The Chicago Fed Economic Mobility Project issues a study on the effects of the 1930s HOLC “Redlining” maps.
By Daniel Aaronson, Daniel Hartley, Bhash Mazumder
“In the first study to use large-scale, quantitative methods to show a causal effect of redlining in neighborhoods across the United States. the authors studied redlining maps in 149 cities to uncover a causal relationship between redlining, yellowlining and economic outcomes such as the racial wealth gap.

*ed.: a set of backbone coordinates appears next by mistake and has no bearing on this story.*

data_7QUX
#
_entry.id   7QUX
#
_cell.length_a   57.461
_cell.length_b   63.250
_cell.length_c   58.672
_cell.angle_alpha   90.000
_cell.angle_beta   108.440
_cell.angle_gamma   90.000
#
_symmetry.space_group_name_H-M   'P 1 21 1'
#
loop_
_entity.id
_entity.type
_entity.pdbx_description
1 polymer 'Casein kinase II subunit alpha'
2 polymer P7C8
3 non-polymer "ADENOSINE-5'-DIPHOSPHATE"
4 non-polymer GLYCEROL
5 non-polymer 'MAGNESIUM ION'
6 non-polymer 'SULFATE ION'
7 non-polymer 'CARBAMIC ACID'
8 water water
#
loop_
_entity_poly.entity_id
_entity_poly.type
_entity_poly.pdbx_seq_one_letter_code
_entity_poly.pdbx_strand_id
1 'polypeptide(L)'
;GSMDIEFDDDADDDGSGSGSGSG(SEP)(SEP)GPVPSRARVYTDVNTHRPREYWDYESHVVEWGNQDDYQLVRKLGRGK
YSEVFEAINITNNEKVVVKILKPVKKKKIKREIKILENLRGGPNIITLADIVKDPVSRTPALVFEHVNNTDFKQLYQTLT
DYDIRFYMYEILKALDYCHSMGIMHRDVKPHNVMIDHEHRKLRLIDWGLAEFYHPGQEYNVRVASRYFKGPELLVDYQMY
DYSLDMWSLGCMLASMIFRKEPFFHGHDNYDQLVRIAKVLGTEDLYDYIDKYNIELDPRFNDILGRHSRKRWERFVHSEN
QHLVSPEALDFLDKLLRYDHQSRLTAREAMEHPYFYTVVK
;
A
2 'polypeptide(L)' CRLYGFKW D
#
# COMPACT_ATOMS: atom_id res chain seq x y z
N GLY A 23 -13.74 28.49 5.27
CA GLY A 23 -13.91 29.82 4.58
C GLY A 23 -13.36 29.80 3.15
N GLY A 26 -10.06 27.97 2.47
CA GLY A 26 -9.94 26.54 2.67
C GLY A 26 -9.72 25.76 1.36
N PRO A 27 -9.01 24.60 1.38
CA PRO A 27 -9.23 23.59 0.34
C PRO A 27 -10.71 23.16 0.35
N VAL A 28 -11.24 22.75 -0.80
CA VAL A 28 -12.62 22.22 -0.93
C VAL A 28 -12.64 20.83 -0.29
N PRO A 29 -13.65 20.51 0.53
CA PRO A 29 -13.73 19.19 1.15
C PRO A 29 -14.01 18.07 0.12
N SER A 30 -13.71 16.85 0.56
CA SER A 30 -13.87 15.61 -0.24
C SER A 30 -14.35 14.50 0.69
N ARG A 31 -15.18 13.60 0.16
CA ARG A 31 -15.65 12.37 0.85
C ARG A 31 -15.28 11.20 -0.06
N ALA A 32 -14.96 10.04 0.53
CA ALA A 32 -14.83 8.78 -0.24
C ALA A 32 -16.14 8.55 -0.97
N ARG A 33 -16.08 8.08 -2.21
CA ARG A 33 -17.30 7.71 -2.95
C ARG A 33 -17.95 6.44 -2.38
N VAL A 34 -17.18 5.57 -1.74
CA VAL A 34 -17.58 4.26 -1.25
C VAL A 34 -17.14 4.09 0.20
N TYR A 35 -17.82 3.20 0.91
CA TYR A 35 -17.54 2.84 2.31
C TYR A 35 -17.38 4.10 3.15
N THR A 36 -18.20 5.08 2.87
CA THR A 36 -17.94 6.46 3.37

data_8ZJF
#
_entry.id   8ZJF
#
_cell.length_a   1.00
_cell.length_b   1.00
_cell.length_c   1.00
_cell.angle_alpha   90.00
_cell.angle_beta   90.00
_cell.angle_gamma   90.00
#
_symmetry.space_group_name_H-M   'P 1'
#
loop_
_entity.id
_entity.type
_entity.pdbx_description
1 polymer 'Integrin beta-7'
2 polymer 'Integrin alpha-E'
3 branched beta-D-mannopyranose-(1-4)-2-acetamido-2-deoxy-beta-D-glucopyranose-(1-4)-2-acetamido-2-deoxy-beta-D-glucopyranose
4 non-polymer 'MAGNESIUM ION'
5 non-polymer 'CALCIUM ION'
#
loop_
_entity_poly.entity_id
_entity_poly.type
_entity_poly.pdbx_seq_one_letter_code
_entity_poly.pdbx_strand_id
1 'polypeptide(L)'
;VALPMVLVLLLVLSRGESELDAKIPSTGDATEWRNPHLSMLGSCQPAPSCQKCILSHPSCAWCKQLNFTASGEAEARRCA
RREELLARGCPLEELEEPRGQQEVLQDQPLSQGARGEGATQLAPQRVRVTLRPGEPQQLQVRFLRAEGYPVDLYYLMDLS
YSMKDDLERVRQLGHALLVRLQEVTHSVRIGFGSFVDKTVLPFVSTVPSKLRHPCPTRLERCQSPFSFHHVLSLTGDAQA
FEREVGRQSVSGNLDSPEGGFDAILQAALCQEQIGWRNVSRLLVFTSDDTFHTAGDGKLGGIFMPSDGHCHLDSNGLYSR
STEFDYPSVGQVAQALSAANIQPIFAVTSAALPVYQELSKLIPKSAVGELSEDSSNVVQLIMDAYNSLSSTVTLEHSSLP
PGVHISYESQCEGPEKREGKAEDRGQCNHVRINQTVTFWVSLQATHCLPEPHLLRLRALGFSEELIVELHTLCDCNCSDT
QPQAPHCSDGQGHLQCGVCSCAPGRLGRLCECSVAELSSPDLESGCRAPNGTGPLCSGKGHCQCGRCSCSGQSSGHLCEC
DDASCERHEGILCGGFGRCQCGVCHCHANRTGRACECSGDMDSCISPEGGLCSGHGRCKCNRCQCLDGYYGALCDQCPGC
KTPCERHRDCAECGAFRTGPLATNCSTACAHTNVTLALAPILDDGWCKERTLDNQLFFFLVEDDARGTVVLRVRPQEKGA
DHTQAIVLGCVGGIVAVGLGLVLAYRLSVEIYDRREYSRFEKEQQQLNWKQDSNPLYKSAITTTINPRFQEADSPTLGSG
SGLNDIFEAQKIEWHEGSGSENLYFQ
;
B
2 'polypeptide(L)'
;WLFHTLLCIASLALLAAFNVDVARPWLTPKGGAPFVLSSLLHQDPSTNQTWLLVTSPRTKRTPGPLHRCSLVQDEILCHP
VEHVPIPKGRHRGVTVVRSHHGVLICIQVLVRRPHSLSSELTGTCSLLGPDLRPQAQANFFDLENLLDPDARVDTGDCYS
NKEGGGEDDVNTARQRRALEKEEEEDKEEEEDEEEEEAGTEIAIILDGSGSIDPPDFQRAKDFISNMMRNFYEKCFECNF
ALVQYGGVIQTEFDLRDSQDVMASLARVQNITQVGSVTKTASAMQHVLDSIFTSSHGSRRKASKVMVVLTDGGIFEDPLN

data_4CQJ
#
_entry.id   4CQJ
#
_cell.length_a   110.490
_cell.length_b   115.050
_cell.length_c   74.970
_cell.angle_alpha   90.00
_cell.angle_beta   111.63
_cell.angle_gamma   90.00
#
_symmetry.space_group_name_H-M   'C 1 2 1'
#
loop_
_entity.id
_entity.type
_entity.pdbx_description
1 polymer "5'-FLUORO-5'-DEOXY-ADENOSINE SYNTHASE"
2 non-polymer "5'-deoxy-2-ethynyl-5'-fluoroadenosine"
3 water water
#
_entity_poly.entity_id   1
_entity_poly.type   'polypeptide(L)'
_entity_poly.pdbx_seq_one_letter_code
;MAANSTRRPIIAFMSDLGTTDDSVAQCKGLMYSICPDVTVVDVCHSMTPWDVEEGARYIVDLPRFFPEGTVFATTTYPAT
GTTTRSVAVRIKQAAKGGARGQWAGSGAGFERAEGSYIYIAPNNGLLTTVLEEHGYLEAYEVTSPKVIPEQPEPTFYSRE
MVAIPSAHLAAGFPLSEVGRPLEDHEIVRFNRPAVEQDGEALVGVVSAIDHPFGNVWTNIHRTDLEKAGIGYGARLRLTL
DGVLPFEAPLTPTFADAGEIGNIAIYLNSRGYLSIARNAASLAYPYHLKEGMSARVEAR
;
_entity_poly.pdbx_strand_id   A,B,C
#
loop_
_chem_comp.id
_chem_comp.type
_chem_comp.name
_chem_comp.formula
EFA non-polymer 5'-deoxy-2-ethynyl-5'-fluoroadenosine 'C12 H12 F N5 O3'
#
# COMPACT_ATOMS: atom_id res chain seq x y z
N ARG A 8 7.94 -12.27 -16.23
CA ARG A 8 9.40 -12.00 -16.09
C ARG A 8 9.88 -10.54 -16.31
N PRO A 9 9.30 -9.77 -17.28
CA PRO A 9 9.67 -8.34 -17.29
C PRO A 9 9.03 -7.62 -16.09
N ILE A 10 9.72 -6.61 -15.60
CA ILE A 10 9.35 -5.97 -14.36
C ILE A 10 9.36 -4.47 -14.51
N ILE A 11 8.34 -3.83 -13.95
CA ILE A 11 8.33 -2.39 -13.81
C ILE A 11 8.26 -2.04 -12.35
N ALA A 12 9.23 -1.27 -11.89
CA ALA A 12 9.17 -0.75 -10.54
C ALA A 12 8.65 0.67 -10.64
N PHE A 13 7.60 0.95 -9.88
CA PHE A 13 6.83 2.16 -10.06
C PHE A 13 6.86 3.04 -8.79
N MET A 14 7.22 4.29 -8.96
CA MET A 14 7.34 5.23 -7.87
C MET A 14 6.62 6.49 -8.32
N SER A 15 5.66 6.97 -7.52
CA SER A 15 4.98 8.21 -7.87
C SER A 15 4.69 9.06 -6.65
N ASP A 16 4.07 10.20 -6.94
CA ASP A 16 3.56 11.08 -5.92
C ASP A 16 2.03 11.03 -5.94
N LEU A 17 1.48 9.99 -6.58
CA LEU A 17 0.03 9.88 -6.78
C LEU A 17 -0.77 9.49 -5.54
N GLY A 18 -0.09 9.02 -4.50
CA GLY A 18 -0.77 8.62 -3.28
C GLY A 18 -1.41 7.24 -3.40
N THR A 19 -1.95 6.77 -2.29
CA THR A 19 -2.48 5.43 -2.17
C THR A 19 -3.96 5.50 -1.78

Ultimately, we show that 1930s-era redlining maps have had decades-long consequences for affected neighborhoods, reducing home ownership rates, house values and rents while increasing segregation. Based on some back of the envelope calculations we estimate that redlining could account for 40 to 50% of the house value gap across affected neighborhoods from 1950 to 1980. In sum the report shows, empirically, that many poor economic outcomes in redlined—and yellowlined—neighborhoods didn’t merely occur alongside redlining but were the direct result of it.”